Column | Congress struggles between empty state committee and overcrowded district committees

Congress struggles between empty state committee and overcrowded district committees
Senior Congress leaders Oommen Chandy, Mullappally Ramachandran and Ramesh Chennithala. File photo

The bedrock of any opposition strategy is a cohesive party organisation. Equally important is the vigour of the opposition parties' youth and student wings. The Congress-led opposition did well during the previous session of the Kerala Legislative Assembly, depriving the ruling front a chance to regale in the limelight provided by victories in assembly byelections in Vattiyoorkkavu and Konni.

However, the spirit was lacking outside the House.

The main opposition party in Kerala has been a one-man show for the past one year. Kerala Pradesh Congress Committee (KPCC) president Mullappally Ramachandran is alone at the top decision-making body of the party. Its youth wing, the Youth Congress, is also rudderless, rendering it almost inactive at a time it should have led the opposition's charges against the government.

The Youth Congress has been unable to select a new leadership for itself long after the leaders finished their term. An ensuing power struggle forced the national leadership to disband all committees of the organisation.

The Congress in Kerala has a president and two working presidents. The Youth Congress does not even have a committee. It is practically non-existent. That leaves all protests and agitation to the Kerala Students Union (KSU), the student wing with an intact leadership at all levels.

Warpath ahead

Kerala is scheduled to go for local self-government bodies elections in September 2020. Once the new local bodies are put in place in October, the countdown to the assembly election starts. The election commission would issue the assembly election notification most likely in February 2021.

In other words, both major political formations have to prepare for both local body elections and assembly election simultaneously.

Is the Congress ready for the exhaustive task? Leaders of the party and its allies in the United Democratic Front (UDF) are not sure. Mullappally recently called for a meeting of the party's district committee chiefs, because he has no other fellow office-bearer in the state committee to consult in party matters. He found the meeting so fruitful that another meeting of district committee chiefs have been called for in Kochi on December 9.

The district committee chiefs had their list of woes. Most of them presided over jumbo committees, except perhaps in Malappuram, Wayanad and Kasaragod, rendering them inefficient in taking big decisions and implementing them. Two of them, V K Sreekandan in Palakkad and T N Prathapan in Thrissur, have been elected as Members of Parliament and they have not tried to find their replacements.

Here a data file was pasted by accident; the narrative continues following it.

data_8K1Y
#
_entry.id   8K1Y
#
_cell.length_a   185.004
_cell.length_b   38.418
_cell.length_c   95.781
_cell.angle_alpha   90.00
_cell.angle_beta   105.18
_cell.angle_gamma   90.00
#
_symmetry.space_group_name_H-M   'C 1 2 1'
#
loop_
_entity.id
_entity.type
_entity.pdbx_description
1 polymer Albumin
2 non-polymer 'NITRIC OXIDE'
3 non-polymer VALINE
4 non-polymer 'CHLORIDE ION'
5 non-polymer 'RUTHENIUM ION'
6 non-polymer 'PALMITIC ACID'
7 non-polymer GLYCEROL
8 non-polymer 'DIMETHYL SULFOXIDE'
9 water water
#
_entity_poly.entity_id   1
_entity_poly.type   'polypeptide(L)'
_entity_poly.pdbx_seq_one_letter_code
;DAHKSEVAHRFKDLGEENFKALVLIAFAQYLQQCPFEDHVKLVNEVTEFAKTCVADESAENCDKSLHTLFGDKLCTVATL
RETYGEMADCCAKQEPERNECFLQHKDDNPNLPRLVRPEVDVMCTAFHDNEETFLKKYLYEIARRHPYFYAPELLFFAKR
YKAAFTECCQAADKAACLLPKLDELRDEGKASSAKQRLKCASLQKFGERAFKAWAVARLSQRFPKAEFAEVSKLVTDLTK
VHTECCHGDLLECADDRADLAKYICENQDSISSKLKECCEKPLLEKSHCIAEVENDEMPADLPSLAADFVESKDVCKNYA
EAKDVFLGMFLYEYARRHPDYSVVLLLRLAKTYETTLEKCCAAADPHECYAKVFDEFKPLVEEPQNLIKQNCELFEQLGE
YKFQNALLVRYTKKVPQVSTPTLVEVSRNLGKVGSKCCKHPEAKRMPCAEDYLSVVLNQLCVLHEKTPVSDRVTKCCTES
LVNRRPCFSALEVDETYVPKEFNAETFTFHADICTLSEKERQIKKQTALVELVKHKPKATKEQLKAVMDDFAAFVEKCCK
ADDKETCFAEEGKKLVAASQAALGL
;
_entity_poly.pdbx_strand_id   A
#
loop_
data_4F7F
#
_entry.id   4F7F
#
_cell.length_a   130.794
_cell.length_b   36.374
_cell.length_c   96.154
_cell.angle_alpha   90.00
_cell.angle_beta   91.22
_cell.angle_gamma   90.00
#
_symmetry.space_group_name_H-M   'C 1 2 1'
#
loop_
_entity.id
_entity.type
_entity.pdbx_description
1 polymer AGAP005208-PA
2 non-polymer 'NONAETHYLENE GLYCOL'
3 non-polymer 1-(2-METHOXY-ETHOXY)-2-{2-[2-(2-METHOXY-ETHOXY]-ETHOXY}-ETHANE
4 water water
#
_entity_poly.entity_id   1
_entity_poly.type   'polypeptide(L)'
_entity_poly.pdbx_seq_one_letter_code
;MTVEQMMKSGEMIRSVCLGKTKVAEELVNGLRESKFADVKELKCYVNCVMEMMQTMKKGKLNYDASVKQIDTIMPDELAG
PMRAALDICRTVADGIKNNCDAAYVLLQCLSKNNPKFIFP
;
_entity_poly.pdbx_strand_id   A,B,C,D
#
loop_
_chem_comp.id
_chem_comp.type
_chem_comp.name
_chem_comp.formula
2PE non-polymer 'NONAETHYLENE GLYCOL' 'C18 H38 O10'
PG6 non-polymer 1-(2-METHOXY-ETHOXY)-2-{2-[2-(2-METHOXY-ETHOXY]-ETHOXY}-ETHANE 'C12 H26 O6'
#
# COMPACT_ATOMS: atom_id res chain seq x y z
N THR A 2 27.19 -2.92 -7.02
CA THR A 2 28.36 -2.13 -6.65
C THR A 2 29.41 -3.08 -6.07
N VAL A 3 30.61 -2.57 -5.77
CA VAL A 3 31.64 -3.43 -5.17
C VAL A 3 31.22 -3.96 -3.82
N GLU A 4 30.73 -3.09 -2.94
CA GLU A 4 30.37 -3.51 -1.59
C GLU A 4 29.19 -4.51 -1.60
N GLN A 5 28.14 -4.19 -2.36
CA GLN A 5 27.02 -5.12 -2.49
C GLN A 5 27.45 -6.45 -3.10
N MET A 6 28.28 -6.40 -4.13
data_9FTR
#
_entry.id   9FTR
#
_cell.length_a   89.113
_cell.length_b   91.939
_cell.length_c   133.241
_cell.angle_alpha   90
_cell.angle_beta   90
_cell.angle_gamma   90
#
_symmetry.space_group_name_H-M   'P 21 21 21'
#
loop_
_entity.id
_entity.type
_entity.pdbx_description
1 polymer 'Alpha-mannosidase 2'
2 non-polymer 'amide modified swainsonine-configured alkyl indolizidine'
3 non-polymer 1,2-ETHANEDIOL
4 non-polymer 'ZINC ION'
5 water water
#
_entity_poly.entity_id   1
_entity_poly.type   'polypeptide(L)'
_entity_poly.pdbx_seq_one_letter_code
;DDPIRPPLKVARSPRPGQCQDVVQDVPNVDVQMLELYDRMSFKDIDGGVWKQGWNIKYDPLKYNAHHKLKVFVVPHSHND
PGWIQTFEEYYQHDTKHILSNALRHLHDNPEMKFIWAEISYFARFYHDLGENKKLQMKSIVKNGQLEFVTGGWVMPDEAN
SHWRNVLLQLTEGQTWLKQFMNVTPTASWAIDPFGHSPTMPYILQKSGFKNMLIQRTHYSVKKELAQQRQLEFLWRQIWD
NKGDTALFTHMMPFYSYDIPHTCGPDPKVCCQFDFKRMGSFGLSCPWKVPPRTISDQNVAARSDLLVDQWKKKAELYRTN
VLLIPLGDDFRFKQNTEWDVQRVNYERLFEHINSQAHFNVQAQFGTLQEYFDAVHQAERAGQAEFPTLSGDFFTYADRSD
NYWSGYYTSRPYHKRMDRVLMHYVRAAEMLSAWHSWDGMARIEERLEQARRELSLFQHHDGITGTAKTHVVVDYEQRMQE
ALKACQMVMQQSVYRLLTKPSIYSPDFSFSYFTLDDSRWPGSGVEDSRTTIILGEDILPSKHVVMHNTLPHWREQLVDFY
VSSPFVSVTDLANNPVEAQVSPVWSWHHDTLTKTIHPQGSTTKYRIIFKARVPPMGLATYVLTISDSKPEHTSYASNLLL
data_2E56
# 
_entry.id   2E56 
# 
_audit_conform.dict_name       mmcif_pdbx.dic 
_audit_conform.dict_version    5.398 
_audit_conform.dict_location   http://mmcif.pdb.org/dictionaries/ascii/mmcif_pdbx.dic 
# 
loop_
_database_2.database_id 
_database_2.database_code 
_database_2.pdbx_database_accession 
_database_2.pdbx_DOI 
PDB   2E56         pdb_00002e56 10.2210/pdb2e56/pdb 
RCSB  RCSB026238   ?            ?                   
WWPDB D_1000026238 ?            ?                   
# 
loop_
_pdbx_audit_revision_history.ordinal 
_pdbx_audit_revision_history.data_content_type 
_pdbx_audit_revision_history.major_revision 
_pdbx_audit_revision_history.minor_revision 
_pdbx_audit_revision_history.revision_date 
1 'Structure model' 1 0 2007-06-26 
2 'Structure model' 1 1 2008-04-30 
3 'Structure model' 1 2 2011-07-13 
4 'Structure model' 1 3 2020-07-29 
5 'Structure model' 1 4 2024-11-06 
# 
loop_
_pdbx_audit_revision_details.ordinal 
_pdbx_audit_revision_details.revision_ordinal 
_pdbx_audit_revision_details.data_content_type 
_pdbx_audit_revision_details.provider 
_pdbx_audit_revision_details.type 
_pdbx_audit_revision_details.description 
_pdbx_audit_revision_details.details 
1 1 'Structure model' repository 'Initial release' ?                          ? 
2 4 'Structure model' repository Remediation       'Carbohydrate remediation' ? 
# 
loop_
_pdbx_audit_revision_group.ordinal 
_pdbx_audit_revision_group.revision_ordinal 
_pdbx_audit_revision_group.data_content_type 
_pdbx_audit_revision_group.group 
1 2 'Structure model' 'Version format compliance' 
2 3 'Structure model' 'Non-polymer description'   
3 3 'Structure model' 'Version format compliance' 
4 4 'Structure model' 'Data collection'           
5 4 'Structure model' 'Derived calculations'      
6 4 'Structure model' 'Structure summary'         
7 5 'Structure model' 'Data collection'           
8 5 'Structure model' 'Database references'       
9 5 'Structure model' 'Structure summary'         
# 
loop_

Even then, the district committees expressed their willingness to launch a three-month plan locally and carry on with a fundraising drive ahead of the elections. They, however, had a request to Mullappally and Leader of Opposition Ramesh Chennithala. They did not want the state-level leaders to do the same mistakes as in the district units: that of overcrowding the party committees and making them a laughing stock before the public.

Search for a team

Mullappally is critical of a list of 60 probables to the KPCC. Curiously, he himself handed over the list to Congress president Sonia Gandhi. Mullappally is likely to have submitted the list along with a note of dissent, containing a brief description of each name on the list.

AICC general secretary Mukul Wasnik is not impressed. He does not want to vet a list which is not even approved by the people who drew it up. Will the Congress be able to set aside its factional feuds and group equations to form a smart team that could steer it through the crucial elections?

Allies including the Muslim League are keenly watching the situation. They keep reminding the Congress leaders of the ripples they were able to create by fielding good candidates in the Lok Sabha election. The choices, including the then Congress president Rahul Gandhi, pushed the Left Democratic Front (LDF) off track. Sane voices within the front argue that able and popular faces are essential in winning over the masses.

Rays of hopes are evident when it comes to the Youth Congress. The 'A' and 'I' groups of the Congress actually want to work together to strengthen the organisation. Ramesh Chennithala has made it clear that he was not against the choice of Shafi Parambil MLA, a young leader associated with the rival 'A' camp.

The probability of a consensus is a far cry from the terrible days when Youth Congress cadres led by K Karunakaran and A K Antony fought pitched street battles.

The Congress is far from being done and dusted. The question is, will it be able to rise up to the challenges of the new era.

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